Indian geopolitical analyst Brahma Chellaney was recently quoted by the media as saying that “China is engaged in the greatest water grab in history. Not only is it damming the rivers on the plateau, it is financing and building mega-dams in Pakistan, Laos, Burma and elsewhere and making agreements to take the power.”
He warned that China-India disputes had shifted from land to water. “Water is the new divide and is going centre stage in politics. Only China has the capacity to build these mega-dams and the power to crush resistance. This is effectively war without a shot being fired.” According to Chellaney, India is in a weak position because half of its water comes directly from China.
On the other hand, Sushmita Sengupta, research associate at the Centre for Science and Environment in New Delhi, believes that water availability has declined to such an extent that many parts of India today face a drought-like situation.
As a matter of fact, the Indian government is opposing the construction of dams on River Brahmaputra, known as Tsangpo in China, and has gone as far as raising the issue with the top Chinese leadership. The Indian Prime Minister Manmohan Singh discussed the issue at a meeting with Chinese President Xi Jinping on the sidelines of BRICS (Brazil, Russia, India, China and South Africa) Summit in Durban. While the Indian government does not want the Chinese to build dams on River Brahmaputra, it advocates a water treaty or commission to sort out the issue.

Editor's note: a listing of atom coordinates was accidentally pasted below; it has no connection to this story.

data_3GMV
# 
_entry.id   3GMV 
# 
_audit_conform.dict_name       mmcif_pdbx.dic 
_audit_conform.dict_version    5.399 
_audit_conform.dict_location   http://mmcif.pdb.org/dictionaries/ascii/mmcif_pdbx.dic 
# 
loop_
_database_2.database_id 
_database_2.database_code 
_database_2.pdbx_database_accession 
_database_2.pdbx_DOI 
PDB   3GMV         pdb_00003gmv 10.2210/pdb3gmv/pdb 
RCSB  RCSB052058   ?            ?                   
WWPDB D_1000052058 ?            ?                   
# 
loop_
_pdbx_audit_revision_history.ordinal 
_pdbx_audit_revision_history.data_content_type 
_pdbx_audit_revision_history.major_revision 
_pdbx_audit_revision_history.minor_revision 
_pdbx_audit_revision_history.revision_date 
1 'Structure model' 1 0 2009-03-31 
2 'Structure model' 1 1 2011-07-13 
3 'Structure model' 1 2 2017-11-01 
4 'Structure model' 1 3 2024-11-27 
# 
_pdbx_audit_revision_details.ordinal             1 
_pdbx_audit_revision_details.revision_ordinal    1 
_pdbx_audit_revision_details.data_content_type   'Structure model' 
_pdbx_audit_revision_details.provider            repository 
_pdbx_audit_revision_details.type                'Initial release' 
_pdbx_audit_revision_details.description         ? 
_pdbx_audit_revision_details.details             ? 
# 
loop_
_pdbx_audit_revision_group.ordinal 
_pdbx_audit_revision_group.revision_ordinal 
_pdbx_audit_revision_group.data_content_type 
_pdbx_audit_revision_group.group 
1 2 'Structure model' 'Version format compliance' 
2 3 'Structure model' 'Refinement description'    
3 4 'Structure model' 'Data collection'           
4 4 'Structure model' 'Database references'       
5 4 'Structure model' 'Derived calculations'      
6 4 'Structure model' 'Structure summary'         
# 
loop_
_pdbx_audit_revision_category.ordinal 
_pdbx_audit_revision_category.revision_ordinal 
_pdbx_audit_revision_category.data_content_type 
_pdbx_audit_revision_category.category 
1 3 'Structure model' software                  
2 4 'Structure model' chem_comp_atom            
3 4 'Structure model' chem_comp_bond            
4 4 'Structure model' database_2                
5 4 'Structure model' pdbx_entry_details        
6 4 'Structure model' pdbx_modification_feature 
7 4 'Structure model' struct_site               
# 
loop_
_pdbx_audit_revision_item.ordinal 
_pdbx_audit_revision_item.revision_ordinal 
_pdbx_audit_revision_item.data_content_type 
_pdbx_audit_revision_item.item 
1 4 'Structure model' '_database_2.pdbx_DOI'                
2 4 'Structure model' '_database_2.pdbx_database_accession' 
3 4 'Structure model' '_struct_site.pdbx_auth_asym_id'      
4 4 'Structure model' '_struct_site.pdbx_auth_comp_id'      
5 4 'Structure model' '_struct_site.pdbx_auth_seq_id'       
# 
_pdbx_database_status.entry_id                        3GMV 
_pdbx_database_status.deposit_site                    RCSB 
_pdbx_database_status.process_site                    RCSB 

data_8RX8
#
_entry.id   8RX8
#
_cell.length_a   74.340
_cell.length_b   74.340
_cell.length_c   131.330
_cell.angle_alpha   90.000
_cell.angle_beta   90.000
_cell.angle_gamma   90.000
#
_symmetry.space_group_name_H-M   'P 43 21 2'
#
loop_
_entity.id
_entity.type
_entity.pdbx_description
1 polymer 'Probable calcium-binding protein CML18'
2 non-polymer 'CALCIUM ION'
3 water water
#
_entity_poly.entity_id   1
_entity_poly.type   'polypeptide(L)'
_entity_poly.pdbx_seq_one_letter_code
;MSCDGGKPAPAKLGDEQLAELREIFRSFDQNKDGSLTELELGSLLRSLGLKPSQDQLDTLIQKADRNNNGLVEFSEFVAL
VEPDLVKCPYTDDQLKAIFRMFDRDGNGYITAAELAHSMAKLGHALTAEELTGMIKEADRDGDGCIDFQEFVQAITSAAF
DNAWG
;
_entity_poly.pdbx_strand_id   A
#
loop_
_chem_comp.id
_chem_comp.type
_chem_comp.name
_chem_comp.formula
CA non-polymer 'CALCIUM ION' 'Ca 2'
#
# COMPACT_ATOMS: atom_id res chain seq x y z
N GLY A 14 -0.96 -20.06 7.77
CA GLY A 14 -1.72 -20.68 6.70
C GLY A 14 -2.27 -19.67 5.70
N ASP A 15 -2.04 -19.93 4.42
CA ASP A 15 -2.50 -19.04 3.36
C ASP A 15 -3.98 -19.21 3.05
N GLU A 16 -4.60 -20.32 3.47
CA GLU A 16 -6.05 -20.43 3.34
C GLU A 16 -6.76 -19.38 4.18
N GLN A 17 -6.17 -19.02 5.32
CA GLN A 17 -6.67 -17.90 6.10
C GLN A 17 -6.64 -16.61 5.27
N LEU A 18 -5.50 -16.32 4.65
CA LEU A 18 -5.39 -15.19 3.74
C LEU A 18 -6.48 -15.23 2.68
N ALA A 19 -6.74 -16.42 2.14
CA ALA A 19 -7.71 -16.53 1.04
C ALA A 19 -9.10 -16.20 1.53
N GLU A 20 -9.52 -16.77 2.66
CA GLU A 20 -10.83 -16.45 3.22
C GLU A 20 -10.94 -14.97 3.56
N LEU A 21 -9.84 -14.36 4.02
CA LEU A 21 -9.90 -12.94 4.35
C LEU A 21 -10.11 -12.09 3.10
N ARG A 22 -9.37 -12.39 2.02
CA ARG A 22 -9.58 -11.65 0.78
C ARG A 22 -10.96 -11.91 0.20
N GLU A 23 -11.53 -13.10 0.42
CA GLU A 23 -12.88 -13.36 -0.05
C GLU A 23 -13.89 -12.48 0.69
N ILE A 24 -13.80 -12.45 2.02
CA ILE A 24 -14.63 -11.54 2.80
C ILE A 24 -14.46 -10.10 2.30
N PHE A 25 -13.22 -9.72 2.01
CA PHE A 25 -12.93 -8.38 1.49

Meanwhile, according to a Canadian researcher, China could emerge as the ultimate controller of water for nearly 40% of the world’s population. Tashi Tsering, a water resource researcher at the University of British Columbia in Canada, claims the Tibetan plateau is the source of single largest collection of international rivers in the world, including the Mekong, Brahmaputra, Yangtse and Yellow rivers. It is the headwater of rivers on which nearly half the world depends.
Meanwhile, figures provided by global institutions reveal that about 2.4 billion people live in ‘water-stressed’ countries such as China. In a 2007 report, the World Bank said that water scarcity and pollution were reducing China’s gross domestic product by about 2.3 percent annually.
The statement by Chellaney was an effectively measured effort to bring into the world’s notice India’s alleged woes on water. While the Indian government claims that the Chinese plans could reduce the water inflow into their country, it has nevertheless failed to seriously consider Pakistan’s dilemma.
The Asian Development Outlook 2013 report says: “Pakistan is one of the most water-stressed countries in the world, not far from being classified as ‘water scarce,’ with less than 1,000 cubic meters per person per year.” The report added: “Water demand exceeds supply, which has caused maximum withdrawal from reservoirs. At present, Pakistan’s storage capacity is limited to a 30-day supply, well below the recommended 1,000 days for countries with a similar climate. Climate change is affecting snowmelt and reducing flows into the Indus River, the main supply source.”
It is common knowledge that India has either started construction or has planned over 100 dams on western rivers, posing a serious threat to agriculture and hydel projects in Pakistan. These include 24 projects on the River Chenab, 52 on River Jhelum and 18 on River Indus. But most alarming are the Baglihar Hydroelectric Plant, located on River Chenab, commissioned in 2008, Kishenganga Hydroelectric Project on the River Neelum and Wullar Barrage Project located on the River Jhelum.
Regardless of the questionable ethics on water issues with Pakistan, the Indian government continues to slam the Chinese on what it perceives is its right. New Delhi should also make serious efforts to resolve the water issues with Pakistan. Due to the sensitivity of the water grab issue and its impact on Pakistan, the quicker it is done the better it will be for both countries.